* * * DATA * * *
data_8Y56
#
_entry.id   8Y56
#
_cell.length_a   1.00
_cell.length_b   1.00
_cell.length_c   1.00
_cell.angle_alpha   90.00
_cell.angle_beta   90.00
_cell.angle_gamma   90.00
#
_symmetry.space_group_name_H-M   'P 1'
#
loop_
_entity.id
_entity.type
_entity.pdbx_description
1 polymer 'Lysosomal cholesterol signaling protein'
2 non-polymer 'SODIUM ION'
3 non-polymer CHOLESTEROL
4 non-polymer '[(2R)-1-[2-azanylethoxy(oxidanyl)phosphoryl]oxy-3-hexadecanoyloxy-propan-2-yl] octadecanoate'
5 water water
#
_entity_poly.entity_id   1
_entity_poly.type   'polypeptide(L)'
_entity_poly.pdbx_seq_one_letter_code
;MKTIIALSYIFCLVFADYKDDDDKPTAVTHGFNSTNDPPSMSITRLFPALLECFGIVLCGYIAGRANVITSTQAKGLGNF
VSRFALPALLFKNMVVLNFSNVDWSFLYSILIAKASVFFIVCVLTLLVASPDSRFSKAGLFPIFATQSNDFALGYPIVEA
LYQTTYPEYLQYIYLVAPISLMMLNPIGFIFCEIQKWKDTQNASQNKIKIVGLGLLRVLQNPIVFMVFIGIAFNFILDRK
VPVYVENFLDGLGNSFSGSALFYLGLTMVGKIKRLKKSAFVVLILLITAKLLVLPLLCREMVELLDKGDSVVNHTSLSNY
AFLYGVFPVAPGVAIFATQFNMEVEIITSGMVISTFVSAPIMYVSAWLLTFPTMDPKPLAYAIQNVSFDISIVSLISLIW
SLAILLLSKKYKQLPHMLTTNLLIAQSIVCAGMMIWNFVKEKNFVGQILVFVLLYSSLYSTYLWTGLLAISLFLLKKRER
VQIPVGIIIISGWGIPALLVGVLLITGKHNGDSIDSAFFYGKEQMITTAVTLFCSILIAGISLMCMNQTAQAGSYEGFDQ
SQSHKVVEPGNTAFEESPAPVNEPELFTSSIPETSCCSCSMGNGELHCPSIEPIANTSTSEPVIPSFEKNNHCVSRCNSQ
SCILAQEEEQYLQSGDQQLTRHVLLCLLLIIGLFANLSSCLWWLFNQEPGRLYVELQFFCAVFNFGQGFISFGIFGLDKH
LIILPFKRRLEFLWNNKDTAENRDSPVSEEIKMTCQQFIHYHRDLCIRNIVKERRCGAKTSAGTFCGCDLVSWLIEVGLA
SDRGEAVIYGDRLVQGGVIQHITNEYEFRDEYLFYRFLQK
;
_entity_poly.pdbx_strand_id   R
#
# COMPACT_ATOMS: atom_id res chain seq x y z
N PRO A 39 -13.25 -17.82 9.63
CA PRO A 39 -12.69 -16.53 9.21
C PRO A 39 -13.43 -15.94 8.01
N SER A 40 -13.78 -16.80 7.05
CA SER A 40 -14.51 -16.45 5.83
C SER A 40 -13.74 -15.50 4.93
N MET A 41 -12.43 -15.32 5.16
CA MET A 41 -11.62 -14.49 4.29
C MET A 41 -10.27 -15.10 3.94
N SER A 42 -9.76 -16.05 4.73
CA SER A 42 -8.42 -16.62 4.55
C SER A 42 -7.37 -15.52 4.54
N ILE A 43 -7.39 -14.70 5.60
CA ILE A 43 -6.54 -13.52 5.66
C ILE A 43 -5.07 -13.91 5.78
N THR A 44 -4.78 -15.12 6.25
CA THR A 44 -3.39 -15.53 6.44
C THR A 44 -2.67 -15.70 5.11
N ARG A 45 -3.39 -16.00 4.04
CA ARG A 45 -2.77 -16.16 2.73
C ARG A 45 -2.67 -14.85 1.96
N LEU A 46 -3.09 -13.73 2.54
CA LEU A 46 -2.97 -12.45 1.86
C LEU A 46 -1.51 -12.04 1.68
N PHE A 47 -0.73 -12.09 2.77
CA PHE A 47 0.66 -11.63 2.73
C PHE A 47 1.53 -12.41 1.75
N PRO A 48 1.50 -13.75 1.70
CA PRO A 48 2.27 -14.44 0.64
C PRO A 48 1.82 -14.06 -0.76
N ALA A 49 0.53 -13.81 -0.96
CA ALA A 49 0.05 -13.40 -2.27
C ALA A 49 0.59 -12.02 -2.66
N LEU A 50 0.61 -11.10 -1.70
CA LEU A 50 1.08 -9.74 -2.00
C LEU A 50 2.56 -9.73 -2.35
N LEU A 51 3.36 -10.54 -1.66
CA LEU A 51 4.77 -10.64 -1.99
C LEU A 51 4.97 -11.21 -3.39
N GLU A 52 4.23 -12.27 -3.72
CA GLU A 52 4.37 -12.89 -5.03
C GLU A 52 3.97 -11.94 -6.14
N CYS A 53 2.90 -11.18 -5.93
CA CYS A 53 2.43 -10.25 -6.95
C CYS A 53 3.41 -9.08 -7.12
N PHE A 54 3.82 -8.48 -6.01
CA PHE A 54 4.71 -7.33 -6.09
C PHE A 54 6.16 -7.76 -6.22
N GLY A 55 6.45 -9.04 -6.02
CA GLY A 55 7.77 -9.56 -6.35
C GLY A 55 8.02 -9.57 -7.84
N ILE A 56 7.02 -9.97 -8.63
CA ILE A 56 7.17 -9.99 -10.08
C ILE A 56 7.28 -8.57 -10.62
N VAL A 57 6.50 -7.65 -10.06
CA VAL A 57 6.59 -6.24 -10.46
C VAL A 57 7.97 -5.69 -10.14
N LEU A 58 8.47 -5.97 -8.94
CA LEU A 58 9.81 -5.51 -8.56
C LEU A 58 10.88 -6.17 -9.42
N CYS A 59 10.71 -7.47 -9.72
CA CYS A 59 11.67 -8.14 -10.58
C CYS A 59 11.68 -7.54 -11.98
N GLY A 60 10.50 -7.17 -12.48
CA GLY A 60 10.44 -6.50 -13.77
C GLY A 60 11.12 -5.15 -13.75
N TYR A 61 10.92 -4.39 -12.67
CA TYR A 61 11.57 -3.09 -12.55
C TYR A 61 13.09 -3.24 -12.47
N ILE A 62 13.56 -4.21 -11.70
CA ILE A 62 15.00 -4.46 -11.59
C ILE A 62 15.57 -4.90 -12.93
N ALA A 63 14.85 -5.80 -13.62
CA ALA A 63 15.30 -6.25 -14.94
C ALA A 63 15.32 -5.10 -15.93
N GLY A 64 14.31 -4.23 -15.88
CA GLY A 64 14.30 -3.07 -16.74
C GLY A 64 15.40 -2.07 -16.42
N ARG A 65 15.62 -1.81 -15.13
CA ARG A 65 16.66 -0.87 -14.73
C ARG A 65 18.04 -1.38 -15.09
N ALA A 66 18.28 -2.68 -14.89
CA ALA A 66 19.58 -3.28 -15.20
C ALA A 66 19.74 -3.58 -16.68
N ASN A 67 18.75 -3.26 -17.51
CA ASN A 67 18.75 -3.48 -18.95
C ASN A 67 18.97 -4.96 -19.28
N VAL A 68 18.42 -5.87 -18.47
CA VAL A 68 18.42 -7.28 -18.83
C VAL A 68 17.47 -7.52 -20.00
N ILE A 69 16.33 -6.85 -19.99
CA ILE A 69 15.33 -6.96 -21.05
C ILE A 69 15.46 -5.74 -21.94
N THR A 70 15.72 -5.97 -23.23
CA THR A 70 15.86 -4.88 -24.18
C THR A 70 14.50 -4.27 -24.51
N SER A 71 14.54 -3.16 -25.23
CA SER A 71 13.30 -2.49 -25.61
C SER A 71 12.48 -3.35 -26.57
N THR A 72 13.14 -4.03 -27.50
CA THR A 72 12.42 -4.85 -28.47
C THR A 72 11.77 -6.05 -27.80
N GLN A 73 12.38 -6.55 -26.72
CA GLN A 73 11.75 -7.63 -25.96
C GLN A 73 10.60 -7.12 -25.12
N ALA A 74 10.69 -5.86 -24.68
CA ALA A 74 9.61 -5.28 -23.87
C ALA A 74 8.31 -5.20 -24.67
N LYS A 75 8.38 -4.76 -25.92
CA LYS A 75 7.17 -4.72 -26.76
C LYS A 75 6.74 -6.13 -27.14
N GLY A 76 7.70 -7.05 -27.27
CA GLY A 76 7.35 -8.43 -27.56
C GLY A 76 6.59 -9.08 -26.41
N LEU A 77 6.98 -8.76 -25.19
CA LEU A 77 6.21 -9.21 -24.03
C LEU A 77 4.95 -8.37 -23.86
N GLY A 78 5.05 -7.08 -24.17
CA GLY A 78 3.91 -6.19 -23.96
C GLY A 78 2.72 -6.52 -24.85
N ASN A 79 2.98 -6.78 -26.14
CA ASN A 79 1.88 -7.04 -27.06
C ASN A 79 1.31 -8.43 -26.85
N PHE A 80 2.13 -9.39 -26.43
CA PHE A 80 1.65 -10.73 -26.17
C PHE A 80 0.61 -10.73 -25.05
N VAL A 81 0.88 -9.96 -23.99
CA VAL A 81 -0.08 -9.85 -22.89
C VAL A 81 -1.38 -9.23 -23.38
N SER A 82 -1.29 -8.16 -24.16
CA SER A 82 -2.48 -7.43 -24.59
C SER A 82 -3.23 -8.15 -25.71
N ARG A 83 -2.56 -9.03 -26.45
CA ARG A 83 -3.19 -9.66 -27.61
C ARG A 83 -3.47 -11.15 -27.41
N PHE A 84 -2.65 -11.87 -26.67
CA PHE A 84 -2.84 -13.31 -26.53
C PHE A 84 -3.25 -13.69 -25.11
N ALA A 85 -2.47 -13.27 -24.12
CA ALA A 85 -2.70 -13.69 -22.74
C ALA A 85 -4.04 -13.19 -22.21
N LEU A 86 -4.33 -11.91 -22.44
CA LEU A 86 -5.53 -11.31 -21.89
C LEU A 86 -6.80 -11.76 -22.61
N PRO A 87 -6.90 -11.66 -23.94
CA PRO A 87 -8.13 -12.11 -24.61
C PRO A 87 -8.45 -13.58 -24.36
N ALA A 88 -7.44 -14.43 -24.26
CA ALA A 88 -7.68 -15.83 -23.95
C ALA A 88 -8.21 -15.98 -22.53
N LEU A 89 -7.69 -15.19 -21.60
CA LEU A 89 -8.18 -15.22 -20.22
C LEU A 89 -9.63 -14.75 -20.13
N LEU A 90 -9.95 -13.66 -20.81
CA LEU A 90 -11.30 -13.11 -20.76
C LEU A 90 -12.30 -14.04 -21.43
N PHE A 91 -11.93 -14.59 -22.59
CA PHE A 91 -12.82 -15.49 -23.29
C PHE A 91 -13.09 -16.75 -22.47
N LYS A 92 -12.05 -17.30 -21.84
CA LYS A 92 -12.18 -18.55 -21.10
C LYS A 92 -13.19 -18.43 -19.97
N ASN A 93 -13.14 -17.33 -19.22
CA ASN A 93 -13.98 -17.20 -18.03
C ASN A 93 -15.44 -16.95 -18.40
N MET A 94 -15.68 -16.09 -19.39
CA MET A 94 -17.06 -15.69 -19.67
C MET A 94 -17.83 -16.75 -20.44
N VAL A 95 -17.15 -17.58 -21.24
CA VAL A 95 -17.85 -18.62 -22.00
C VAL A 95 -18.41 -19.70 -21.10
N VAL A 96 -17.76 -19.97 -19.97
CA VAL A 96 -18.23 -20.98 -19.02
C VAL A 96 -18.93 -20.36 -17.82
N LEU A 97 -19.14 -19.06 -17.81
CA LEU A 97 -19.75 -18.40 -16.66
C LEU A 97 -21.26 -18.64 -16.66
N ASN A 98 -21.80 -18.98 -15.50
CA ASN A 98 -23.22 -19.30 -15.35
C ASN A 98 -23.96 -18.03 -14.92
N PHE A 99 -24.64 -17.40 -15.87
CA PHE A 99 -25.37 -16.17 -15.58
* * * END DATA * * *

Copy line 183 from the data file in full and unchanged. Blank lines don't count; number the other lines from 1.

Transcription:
N LEU A 86 -4.33 -11.91 -22.44